Parasol refurbishment for The Old Thameside Inn
Parasol refurbishment and awning recovers are a cost effective way to protect your long term investment and gain maximum commercial benefit from the resource. This parasol refurbishment has been carried out at the famous Mitchells and Butlers pub, The Old Thameside Inn, located alongside the River Thames and adjacent to the replica of the Golden Hind sailing ship. The parasol refurbishment in this instance comprise the supply of new fabric covers branded through the use of our unique RAGS® graphics system. The parasols also received a complete makeover of their low consumption eco-friendly heating and lighting units. For the renovation of both parasols and awnings, whether a simple straight forward new cover or an ancient traditional blind or an awning requiring total re-construction, our facilities mean we are almost always able to save the casualty and return it to its previous pristine state. We are often able to source or replicate old or discontinued parts to replace those damaged by storm or, on occasion, vehicular contact.
The Old Thameside Inn is an historical pub known for both its previous use and the location. Previously a spice warehouse, behind which stand the remains of Winchester Palace. The narrow, dark and cobbled road that runs behind the pub is linked to the original Clink Prison. which was burned down in the riots of 1780. Alongside the pub is a full-scale replica of Sir Francis Drake’s famous ship, the Golden Hind,.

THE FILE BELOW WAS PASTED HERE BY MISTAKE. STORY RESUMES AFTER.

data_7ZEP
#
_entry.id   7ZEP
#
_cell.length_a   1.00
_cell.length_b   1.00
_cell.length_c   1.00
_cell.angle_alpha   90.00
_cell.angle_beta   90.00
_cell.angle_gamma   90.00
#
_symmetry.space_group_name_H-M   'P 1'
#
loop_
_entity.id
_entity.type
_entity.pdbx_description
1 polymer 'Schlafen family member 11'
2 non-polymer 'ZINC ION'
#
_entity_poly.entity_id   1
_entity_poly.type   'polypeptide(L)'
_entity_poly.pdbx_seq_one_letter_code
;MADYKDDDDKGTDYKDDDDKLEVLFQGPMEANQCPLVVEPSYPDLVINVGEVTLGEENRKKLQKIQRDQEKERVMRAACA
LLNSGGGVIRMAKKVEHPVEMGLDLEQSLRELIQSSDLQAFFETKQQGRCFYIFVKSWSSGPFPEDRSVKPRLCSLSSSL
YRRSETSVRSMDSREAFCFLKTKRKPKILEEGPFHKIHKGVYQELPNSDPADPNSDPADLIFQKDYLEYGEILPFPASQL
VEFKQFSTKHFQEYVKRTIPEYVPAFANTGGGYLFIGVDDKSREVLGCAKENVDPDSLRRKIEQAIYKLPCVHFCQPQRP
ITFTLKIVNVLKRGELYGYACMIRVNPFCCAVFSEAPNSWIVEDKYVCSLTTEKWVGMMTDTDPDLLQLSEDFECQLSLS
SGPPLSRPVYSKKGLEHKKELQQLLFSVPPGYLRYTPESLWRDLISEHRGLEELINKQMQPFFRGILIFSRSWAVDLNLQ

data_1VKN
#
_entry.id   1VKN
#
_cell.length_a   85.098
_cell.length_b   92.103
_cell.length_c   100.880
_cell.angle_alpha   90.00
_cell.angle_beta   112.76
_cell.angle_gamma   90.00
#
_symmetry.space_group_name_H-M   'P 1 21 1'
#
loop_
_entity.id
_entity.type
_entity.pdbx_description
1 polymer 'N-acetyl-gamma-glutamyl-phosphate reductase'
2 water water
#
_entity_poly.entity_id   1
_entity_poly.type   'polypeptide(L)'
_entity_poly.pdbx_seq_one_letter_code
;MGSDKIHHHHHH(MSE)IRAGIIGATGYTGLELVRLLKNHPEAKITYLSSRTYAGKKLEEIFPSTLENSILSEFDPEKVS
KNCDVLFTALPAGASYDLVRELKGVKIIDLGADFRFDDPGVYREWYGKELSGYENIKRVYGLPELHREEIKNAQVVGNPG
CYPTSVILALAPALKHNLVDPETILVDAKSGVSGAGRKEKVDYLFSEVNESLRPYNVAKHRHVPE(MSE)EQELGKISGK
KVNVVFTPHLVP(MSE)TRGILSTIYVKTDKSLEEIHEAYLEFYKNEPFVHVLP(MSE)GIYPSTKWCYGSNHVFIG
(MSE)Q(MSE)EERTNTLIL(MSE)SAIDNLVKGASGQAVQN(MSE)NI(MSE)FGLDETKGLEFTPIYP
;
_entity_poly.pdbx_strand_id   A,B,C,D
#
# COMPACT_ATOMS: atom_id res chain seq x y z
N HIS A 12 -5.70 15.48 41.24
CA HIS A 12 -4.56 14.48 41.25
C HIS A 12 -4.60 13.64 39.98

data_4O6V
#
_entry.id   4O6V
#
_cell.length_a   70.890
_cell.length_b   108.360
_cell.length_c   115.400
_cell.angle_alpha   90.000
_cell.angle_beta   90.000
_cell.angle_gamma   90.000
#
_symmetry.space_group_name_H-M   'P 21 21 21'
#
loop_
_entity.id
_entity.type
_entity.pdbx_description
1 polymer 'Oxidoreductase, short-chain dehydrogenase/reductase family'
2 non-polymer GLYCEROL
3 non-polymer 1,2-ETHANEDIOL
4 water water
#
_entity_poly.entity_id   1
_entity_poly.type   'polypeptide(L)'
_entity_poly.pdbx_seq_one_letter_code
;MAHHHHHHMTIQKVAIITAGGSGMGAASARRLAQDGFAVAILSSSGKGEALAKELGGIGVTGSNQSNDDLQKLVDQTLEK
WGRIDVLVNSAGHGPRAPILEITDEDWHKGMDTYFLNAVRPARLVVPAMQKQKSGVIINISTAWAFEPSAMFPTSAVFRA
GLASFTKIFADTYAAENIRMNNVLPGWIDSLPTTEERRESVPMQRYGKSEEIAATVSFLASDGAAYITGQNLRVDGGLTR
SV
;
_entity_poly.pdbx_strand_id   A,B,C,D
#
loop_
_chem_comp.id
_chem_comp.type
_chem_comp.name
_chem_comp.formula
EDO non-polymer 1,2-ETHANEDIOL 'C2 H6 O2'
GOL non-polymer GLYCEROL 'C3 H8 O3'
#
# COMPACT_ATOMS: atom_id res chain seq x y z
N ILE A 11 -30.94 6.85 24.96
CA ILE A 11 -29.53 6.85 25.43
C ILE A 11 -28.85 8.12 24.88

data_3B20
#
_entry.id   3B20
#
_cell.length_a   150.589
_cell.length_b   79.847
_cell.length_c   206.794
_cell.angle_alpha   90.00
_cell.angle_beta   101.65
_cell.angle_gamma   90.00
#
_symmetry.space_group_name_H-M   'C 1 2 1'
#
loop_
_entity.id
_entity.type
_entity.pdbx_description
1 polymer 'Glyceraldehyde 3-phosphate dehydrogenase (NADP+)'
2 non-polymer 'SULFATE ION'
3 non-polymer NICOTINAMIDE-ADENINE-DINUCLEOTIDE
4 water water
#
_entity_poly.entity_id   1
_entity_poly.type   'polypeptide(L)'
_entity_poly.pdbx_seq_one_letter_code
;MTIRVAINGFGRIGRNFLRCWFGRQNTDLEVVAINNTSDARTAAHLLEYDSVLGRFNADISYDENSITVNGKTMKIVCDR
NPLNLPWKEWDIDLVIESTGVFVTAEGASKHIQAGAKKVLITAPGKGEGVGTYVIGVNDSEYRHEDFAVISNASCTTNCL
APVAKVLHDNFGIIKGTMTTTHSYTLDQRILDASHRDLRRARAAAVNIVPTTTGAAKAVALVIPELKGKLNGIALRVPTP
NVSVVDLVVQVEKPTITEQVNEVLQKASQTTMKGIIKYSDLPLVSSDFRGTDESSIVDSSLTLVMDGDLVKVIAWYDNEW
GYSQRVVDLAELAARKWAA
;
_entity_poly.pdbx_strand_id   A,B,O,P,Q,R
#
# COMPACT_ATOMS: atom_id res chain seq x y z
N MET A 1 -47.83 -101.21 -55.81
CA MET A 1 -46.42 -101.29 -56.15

This full-size reconstruction of the ship Golden Hind was built in the original way in Appledore, Devon and launched in 1973. The ship was created after three years research and construction. The objective of the original Golden Hind was to find new places and seek opportunities for trade. The captain Francis, later Sir Francis, Drake, however, acted as a privateer with unofficial support from Queen Elizabeth 1 and she did her fair share of semi-official pirating on the high seas eventually becoming laden with bullion and other treasure before returning home and delighting the Queen with the hoard which quickly swelled the regal coffers.